Author and blogger Sheila Gregoire is a Christian who has been sounding the whistle against the conservative books promoted by the group Focus on the Family. When we first wrote about her last summer, she was condemning a book that told women whose partners cheated on them to look at their own flaws.
Now she’s urging Focus on the Family to stop promoting the book Love and Respect by Dr. Emerson Eggerichs, which they give away to donors. It’s not just that the book promotes stereotypical gender roles (although that is problematic); it also enables abuse, with plenty of victim-blaming to go around.
She explained in an open letter to the group.
As I have talked about at length on this blog, I have grave concerns about the book. After writing my initial series on Love & Respect last year, we created a report of women’s testimonies of the harm that was done by the book, and we sent that along to Focus on the Family.
We did not hear from them, although they did answer other readers who wrote in. After I sent several emails about this, they did finally respond.
(You can view that email thread here; it shows the context of what comes below).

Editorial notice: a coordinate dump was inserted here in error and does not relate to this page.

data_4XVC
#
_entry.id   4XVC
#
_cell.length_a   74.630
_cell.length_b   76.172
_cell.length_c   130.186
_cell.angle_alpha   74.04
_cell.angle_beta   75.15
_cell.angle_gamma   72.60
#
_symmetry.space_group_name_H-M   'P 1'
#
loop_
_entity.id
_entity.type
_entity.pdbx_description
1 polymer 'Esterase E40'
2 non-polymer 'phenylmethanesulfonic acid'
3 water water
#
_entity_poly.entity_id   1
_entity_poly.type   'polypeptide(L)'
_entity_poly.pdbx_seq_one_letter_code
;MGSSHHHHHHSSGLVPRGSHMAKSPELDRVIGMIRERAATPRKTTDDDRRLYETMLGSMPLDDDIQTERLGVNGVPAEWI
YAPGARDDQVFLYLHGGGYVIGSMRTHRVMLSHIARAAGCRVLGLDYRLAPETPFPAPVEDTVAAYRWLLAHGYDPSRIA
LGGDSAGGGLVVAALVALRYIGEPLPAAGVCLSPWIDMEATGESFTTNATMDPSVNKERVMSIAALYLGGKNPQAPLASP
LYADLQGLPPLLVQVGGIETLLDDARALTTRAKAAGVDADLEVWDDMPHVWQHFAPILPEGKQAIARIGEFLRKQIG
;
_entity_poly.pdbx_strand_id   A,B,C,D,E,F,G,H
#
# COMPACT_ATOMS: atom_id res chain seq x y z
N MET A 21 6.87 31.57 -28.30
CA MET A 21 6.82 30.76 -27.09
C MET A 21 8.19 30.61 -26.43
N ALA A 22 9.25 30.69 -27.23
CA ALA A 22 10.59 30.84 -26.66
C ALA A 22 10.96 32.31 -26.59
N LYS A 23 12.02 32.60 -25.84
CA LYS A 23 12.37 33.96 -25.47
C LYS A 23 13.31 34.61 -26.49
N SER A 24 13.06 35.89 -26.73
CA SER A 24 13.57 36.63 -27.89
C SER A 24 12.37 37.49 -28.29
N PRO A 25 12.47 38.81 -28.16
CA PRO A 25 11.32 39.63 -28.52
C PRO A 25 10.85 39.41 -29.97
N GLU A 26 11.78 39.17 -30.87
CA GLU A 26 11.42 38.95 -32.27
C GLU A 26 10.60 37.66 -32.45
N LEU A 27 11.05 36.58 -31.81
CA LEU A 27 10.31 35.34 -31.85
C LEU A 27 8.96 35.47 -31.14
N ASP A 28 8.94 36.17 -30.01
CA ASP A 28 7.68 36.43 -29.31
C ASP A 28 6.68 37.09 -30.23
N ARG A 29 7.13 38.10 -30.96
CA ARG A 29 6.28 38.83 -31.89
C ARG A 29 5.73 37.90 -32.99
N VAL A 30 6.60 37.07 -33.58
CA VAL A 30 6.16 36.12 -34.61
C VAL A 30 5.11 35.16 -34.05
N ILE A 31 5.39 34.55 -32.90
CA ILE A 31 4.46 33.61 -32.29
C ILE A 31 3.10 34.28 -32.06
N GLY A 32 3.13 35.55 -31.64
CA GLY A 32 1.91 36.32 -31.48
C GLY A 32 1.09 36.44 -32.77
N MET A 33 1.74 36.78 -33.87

I have just finished a massive, comprehensive survey of more than 22,000 Christian women, asking over 150 questions about their marital and sexual satisfaction. In that survey, I left open-ended questions where people could name resources that helped their marriages and those which harmed their marriages. I did not list any resources; people volunteered them on their own.
Love & Respect was the most frequently mentioned resource that harmed marriages. For every 10 women who said Love & Respect helped their marriage, 15 volunteered that it harmed them. Two women even reported that the book nearly killed them — one said, “without exaggeration” and one “almost literally”. This book has hurt people, and that matters, because they matter.
Gregoire goes on to cite some of the more problematic examples from the book, in which Eggerichs advocates a “punishment and reward cycle” (as if wives are like dogs that keep peeing inside the house), instructs verbally abused women to just respect their husbands more (as if the abuse is their fault), and that enduring “harsh behavior” is part of one’s service to God.
It’s the same damaging advice we’ve seen perpetuated by other prominent evangelical figures such as John Piper and Paige Patterson.
The book should just change its title from Love and Respect to Put Up and Shut Up. But like so much of conservative Christianity, there’s a reliance on the bait-and switch method to lure in new readers.
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